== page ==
A feature found on electric fires which allows the flame to be operated independently of any heat output. On the flame only setting, the fireplace consumes an equivalent amount of electricity as a standard light fitting, or in the case of our LED fires can be 15kW or less, which is similar to a small lamp. This means the fire can be enjoyed 365 days of the year without worrying about the cost.
 
 
 




Flue/Flueless 


A flue is a duct or opening in a chimney used to remove exhaust gases from a fireplace, and is a standard requirement for gas and solid fuel fires, as well as stoves. If you’re unsure whether you have the correct flue, speak to a qualified professional for advice. All of our electric fires are all flue-less, only requiring a standard UK 3 pin socket to operate, this makes electric the easiest option when it comes to upgrading an old fireplace suite.
 
 





Fuel Bed


The fuel bed is part of the fire where the flame (or simulated flame) comes from. The main types of fuel bed available are logs, coals and pebbles. With the exception of pebbles and some coal beds which we supply loose with the fire, most fuel beds are cast in resin using a mould made from the real material.
 


 
 

G


 

Granite 


Granite is a type of rock formed by magma underneath the earth’s surface. The granite we use has a black gloss finish with an almost metallic sparkle, and is hand selected by our team because of its consistent finish and quality normally associated with kitchen work surfaces.  Hard wearing, heat resistant and with a colour that is versatile enough to suit any interior, black granite is the perfect fireplace material. However be aware that granite back panels and hearths are not compatible with all fires (see back panel or hearth for more information).
 


 

 

H


 

Header


Horizontal part of the fire surround between the legs and below the shelf, unlike a mantel, the header has no functional purpose other than decorative 
 

 



Hearth


A hearth is the base on which the rest of the fireplace suite sits on. It is traditionally used to protect the wall and floor from damage. The type of hearth (and matching back panel) required will depend on the type of fire it will be used with. As a rule of thumb:
 
Electric fires - MDF, solid wood, natural marble, micromarble, granite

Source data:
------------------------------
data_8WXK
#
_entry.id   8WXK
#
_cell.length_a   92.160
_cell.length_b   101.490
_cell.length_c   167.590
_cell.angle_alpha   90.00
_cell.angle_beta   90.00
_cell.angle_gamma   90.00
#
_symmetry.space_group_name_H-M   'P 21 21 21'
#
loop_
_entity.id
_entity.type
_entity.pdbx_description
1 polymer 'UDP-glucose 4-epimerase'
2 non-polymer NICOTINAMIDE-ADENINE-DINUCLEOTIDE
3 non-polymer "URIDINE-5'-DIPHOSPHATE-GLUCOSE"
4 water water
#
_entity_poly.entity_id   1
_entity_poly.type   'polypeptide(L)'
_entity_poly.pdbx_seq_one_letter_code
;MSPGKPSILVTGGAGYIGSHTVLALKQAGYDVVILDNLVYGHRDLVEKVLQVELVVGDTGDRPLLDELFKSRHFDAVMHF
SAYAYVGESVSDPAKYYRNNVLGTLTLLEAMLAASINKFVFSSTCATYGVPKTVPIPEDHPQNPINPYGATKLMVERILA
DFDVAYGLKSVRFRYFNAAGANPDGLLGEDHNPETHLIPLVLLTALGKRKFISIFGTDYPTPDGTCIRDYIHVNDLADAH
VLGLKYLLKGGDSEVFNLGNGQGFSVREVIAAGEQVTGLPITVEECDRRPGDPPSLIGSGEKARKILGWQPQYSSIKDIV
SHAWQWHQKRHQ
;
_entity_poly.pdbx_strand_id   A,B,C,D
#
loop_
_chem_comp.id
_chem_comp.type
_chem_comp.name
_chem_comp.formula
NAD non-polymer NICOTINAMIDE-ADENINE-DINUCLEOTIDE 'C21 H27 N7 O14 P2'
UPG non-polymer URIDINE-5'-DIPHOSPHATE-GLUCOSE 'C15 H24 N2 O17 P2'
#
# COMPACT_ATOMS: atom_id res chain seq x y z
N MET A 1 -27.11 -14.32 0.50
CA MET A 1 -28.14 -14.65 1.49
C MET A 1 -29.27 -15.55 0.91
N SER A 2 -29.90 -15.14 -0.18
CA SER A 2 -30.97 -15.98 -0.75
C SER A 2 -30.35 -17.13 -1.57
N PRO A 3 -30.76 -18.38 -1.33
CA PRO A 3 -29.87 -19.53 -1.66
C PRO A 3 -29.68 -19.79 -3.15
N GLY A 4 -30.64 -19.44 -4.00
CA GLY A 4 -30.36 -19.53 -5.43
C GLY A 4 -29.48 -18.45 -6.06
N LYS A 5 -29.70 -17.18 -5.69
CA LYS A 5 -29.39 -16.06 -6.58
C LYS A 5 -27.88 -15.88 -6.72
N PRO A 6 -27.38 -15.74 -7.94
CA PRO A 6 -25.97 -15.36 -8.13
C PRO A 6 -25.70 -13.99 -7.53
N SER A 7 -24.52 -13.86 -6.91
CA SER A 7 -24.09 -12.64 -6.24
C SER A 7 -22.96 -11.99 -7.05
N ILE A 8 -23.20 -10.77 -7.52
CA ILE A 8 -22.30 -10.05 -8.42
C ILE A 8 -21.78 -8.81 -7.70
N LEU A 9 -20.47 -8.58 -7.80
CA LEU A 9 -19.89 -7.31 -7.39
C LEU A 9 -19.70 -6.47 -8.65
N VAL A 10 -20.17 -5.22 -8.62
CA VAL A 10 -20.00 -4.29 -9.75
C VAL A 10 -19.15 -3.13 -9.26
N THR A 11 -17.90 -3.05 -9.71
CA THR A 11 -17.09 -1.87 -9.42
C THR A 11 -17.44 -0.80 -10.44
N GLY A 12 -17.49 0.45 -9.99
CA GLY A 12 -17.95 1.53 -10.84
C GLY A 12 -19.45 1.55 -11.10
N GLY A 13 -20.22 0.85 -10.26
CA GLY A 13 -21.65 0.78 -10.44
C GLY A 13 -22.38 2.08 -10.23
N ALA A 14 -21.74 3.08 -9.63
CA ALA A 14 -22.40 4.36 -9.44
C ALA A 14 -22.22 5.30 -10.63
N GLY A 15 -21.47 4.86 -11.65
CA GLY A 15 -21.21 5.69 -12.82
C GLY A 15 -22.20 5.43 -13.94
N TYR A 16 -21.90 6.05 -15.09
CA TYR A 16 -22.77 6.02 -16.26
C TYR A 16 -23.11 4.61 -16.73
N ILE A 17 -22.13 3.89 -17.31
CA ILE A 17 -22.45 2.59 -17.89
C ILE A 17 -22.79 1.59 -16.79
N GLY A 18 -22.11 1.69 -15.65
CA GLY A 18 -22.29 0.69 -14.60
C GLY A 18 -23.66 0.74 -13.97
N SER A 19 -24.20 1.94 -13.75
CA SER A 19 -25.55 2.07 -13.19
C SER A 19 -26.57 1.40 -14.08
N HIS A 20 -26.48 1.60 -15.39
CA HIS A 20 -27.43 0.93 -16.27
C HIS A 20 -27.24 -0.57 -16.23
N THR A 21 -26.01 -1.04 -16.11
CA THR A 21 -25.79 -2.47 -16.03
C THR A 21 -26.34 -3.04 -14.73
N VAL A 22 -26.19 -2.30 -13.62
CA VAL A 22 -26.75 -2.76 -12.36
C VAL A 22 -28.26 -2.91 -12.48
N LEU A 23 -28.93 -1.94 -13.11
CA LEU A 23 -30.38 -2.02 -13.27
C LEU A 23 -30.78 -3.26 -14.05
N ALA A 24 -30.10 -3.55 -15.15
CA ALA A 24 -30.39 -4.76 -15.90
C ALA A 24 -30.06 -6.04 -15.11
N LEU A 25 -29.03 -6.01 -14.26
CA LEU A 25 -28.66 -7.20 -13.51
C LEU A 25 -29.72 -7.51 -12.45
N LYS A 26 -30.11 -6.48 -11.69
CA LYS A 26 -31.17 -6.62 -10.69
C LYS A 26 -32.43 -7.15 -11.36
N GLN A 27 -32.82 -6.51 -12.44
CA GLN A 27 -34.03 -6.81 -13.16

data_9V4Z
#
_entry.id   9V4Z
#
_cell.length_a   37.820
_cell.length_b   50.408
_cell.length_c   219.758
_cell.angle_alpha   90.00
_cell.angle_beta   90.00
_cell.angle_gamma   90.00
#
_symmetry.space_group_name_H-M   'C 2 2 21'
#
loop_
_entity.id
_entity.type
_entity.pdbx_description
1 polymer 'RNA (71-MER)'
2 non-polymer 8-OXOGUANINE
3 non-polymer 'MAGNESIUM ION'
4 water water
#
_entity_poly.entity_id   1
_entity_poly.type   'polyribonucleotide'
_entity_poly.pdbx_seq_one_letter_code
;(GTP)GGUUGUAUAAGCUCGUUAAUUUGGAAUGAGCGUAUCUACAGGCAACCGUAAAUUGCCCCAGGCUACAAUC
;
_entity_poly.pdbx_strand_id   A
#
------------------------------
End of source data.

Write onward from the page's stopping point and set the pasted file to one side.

Gas fires - natural marble, micromarble, granite
Solid fuel/wood burning - specialist back panel designed for solid fuel/wood burning products
 
Always be sure to check on a product by product basis, and if in doubt seek advice from qualified professional who will be able to advise.
 




 
 


 

I


 

Inner/Outer Return



The inner return is located on the leg of a fire surround, an inner return is the part that extends from the face of the leg to the back panel and is what gives the fireplace depth (without returns, the fire surround would be completely flat). The inner return is shorter than the outer return to allow a back panel to be fitted, the difference in length between the inner and outer return is called the rebate (see rebate for full explanation). Many products include an inner return which can be added/removed to change the rebate. When speaking to a stone mason or somebody in the fireplace trade, this part may also be referred to as a Jamb.
 
 



 
 


Inset Fire


An inset is a fire designed to sit within a standard sized cavity (22”H x 16”W). The advantage of an inset fire is a clean appearance, where most of the technical aspects of the fire are hidden inside the wall cavity. Most modern inset fires are electric, and are designed as a straight swap for older gas models (although modern gas insets are still available). Many inset fires come with spacers which allow the fire to sit flush against the back panel/wall, which is a useful feature if there is not sufficient depth in the cavity.
 

 
 


J


 

Jambs


A term derived from carpentry, in fireplaces a jamb is more commonly known as an inner return. Located on the legs of a fire surround, a jamb is an internal part that extends from the face of the leg to the back panel.
 

 
 

K


 

Keystone


A central stone or decorative piece located at the centre of the fireplace header.
 
 

L


 

Leg


Part of a fire surround used to support the header/mantel and/or shelf. Legs are usually made up of an outer return and a front, with most legs also including an inner return (Jamb) to give the fireplace extra depth.
 
 



Lipped Hearth


A hearth that is raised using a set of risers that are joined to form a box section, where the hearth top over hangs to create a lip. When the top is flush with the box, this is called a box flush or boxed hearth.
 
 



Lintel


A lintel can be a load-bearing building component, a decorative architectural element, or a combined ornamented structural item. It is often found over portals, doors, windows, and fireplaces.
 
 


M


 

MDF


Abbreviation of Medium Density Fiberboard. A standard wood based material used in the furniture industry. All wood surrounds with the exception of solid wood are made from MDF. The advantage of MDF is it allows us to offer products with an exceptionally high level of fit and finish. MDF suites come in a range of paint finishes, as well as real wood veneers, allowing them to perfectly compliment any interior from modern through to traditional.
 

 
 




Micromarble


Natural marble is made from hard, naturally occurring stone. Usually seen on traditional fireplace suites, natural marble is covered in veins and blemishes which give it a unique, often spectacular appearance. Due to the random patterns in the material no two fireplaces are the same, making natural marble perfect for those that want a truly individual fireplace. If you’d prefer a more consistent finish that is free of veins, but still want the look and feel of natural marble, then we would recommend micromarble as a suitable alternative. Please be aware natural marble back panel and hearths are not compatible with all fires (see back panel and hearths for more information).